Here it is again, the end – the final filing deadline for 2020 – for most people. TaxMama® wants to give you some last-minute tips.
It’s October again. The filing deadline for individuals (1040) and C corporations (1120) that got extensions in April must file by Thursday, October 15th. (You do realize that your partnerships, S corps and 1041s were due last month, right?)
Well, first of all, the good news – in the face of bad news. Those people in the various disaster zones still have more time to file – and pay a variety of taxes. (This includes personal, business and payroll forms and taxes that are due.)
This year, the President did declare the California wildfires as disaster zones. So if you’re affected, your new deadline is extended to Dec. 15. (Note: none of the wildfires in 2019 were declared by the President at all – and so none of the 2019 damage is deductible on the IRS return – but is deductible on the California return.) https://www.irs.gov/newsroom/around-the-nation-california
Victims of Hurricane Sally have until January 15, 2021 to file tax returns and make payments. https://www.irs.gov/newsroom/irs-announces-tax-relief-for-hurricane-sally-victims
Several other areas were affected by disasters this year. And have extended deadlines to December 15, 2020 or later. Click on 2020 to get the most current list.
Here is the main IRS disaster page, with links to each state. See if your area is affected – and any special deadlines that might apply – https://www.irs.gov/newsroom/around-the-nation
Moving on from natural disasters to financial and personal disasters
What about if you’re still trying to prepare your tax return and you don’t have any of the natural disaster excuses, perhaps you have COVID19 excuses because you’re not getting data you need. And/or you are frustrated and annoyed due to missing information and new tax law confusion?
If your problem is based on COVID19 missing information, it’s quite possible that if you wait until you get all the information, and then file your tax return, that the IRS (and state) will waive your penalties. But why go through the process of begging for penalty relief?
Here’s a better idea. (Always a great solution!)
Even if you’re missing information, don’t understand Sec 199A, or other parts of the Tax Cuts and Jobs Act. Do the best you can to estimate, project, or compute the missing or confusing information as best you can. If you’re really not sure about the numbers – tell the IRS. And tell them why. Include a Form 8275 disclosure statement and identify each line in the tax return that you estimated. Include a worksheet, spreadsheet or explanation for each item – and explain why you had to estimate the amounts. Do the best you can with this. Remember, you always have three years to amend the tax return once you get better information.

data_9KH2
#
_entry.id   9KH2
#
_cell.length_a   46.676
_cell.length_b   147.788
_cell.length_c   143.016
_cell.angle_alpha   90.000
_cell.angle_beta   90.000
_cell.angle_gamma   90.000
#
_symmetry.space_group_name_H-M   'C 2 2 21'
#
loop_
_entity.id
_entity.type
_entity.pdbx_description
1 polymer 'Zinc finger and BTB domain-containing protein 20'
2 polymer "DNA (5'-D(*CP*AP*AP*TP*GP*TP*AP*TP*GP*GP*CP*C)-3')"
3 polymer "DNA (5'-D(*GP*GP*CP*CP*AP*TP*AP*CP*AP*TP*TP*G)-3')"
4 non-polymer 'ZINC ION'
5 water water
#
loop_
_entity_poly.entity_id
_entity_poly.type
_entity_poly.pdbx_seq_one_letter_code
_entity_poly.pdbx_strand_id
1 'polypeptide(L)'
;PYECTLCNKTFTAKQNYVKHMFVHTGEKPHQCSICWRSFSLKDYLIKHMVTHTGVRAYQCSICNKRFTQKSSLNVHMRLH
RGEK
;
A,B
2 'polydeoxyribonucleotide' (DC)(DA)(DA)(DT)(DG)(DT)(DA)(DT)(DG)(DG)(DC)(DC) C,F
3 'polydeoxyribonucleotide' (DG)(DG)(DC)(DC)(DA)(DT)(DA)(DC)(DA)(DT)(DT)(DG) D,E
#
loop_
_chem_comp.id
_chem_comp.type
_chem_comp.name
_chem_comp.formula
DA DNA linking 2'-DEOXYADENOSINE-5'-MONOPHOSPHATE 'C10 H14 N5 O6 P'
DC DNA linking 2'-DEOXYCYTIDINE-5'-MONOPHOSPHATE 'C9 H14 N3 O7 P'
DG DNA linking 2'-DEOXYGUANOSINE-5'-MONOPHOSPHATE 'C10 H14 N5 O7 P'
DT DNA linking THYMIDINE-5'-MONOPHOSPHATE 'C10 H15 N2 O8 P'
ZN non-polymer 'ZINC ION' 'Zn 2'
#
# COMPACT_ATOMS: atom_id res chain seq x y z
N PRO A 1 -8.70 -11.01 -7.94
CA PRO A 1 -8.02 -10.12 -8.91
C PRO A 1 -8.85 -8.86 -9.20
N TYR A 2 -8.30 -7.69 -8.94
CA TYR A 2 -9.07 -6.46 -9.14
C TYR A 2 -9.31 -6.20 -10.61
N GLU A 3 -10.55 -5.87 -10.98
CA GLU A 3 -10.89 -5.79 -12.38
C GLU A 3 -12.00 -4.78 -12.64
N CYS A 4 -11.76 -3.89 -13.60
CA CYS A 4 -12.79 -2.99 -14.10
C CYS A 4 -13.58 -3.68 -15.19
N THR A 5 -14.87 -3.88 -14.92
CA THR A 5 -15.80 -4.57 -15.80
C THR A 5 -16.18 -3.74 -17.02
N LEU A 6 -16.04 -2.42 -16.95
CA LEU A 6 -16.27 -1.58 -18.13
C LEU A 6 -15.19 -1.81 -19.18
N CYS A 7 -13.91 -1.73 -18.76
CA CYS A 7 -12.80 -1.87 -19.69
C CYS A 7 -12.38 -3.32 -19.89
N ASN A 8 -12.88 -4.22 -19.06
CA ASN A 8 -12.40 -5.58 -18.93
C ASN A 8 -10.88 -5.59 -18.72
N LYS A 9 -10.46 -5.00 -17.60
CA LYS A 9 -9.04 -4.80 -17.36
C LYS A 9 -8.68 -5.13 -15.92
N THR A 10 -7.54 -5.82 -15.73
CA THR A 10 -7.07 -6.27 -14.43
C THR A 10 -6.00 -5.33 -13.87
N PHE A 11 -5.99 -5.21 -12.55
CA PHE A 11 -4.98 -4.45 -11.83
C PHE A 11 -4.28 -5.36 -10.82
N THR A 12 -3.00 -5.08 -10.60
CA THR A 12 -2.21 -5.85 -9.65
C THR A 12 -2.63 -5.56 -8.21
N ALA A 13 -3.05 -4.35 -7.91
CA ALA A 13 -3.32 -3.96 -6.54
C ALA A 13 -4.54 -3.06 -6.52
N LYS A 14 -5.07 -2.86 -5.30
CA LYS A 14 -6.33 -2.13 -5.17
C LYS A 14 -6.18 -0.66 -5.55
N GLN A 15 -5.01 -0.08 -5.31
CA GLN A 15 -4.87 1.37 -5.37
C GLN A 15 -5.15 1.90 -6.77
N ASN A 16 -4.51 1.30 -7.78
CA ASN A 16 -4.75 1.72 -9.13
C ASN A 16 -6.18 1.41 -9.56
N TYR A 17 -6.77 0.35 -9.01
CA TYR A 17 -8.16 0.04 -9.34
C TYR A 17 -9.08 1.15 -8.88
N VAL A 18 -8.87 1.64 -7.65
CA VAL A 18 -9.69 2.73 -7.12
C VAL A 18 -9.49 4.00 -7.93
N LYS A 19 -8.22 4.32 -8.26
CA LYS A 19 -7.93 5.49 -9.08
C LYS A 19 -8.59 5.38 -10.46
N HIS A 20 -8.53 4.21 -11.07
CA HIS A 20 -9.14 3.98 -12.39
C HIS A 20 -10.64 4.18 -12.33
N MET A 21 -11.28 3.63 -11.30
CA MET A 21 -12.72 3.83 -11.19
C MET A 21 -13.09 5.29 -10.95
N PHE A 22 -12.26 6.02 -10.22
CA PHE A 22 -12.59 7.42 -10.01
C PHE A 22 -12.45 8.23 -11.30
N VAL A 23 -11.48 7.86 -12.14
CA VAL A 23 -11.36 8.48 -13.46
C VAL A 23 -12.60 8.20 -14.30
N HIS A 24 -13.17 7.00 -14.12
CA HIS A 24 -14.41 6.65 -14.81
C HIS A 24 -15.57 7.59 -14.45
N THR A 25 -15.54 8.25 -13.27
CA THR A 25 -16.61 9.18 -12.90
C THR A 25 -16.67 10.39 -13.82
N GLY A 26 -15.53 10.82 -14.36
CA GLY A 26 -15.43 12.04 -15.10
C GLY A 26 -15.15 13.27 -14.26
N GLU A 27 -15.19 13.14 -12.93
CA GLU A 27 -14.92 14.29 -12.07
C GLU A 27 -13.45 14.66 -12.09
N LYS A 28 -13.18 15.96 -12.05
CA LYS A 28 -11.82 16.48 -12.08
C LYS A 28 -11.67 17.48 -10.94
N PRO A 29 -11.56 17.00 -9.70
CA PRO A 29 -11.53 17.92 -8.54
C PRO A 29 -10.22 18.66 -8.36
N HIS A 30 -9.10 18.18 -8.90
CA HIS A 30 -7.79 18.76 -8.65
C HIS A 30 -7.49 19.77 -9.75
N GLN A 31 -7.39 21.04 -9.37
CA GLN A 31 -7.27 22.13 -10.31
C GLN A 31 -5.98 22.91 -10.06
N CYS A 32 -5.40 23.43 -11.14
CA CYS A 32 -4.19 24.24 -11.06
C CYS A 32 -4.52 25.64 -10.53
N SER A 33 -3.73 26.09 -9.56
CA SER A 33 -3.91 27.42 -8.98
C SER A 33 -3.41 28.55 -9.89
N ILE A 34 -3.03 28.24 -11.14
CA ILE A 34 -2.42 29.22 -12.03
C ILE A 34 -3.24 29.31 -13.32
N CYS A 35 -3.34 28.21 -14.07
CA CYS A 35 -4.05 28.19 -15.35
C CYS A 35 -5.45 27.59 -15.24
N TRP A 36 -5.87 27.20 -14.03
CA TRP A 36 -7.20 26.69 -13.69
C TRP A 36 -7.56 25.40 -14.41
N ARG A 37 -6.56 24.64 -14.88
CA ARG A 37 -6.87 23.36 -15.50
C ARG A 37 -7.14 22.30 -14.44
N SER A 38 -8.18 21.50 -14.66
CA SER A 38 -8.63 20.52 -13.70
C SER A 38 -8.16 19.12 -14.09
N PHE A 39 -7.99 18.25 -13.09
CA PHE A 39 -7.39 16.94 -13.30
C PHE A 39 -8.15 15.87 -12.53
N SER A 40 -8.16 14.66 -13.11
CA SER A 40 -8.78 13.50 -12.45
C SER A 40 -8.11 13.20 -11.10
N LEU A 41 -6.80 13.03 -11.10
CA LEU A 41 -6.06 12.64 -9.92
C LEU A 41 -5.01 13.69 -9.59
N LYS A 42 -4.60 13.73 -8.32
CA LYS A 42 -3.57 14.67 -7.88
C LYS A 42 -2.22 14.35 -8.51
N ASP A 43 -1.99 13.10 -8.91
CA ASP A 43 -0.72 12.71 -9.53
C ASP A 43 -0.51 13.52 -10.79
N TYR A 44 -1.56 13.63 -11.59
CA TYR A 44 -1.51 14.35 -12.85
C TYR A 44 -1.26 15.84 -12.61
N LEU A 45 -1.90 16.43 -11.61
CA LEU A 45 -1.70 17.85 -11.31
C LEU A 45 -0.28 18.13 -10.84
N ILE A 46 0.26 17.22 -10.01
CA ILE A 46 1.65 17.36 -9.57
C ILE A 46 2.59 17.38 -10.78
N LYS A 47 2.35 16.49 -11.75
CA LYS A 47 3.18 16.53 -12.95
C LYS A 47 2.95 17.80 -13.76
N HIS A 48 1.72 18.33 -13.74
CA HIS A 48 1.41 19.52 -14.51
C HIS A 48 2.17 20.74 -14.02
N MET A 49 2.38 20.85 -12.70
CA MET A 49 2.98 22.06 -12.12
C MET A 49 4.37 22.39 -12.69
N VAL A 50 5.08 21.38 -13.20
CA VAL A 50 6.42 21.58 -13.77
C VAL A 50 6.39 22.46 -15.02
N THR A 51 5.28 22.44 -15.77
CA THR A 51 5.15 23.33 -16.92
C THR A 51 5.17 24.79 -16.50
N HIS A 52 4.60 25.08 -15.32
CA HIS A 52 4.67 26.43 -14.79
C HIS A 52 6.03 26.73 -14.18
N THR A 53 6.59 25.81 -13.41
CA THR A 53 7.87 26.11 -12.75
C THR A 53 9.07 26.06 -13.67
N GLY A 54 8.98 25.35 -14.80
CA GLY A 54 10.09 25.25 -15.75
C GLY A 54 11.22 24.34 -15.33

The benefit of doing this? The main benefit is to avoid the 25% late filing penalty that will kick in almost immediately after October 15th. You won’t have to try to correspond with the IRS, or sit on hold for hours, to try to get the penalties waived. The other benefit is, you get it done and reduce your stress. You now have time to get help to fix any shortcomings in your return.
Some business owners (especially those with no employees) still have time to reduce their balance due by opening and funding a SEP-IRA until October 15th, if you don’t already have one open (or fund your solo-401(k) if it’s already open by December 31, 2019.) Be SURE your financial institution sets it up properly and on time. Be absolutely certain to get the funds in and designated as 2019 contributions if you want to claim the deduction on your 2019 tax return. (Of course, if you have employees, make sure they are covered and funded as well – so this strategy may not be as easy for employers.)
If you have a balance due, try to pay it in full. Though your interest on that balance is only about 3% – 4% per year, the late payment penalty is ½ % per month. That runs from April 15th.
Remember to make your estimated tax payments for 2020 – they were due by September 15th – but if you pay a little late, the penalties are minor.
And remember, you can find answers to all kinds of questions about taxes and business issues, and EA Education, free. Where? Where else? At http://iTaxMama.com/AskQuestion
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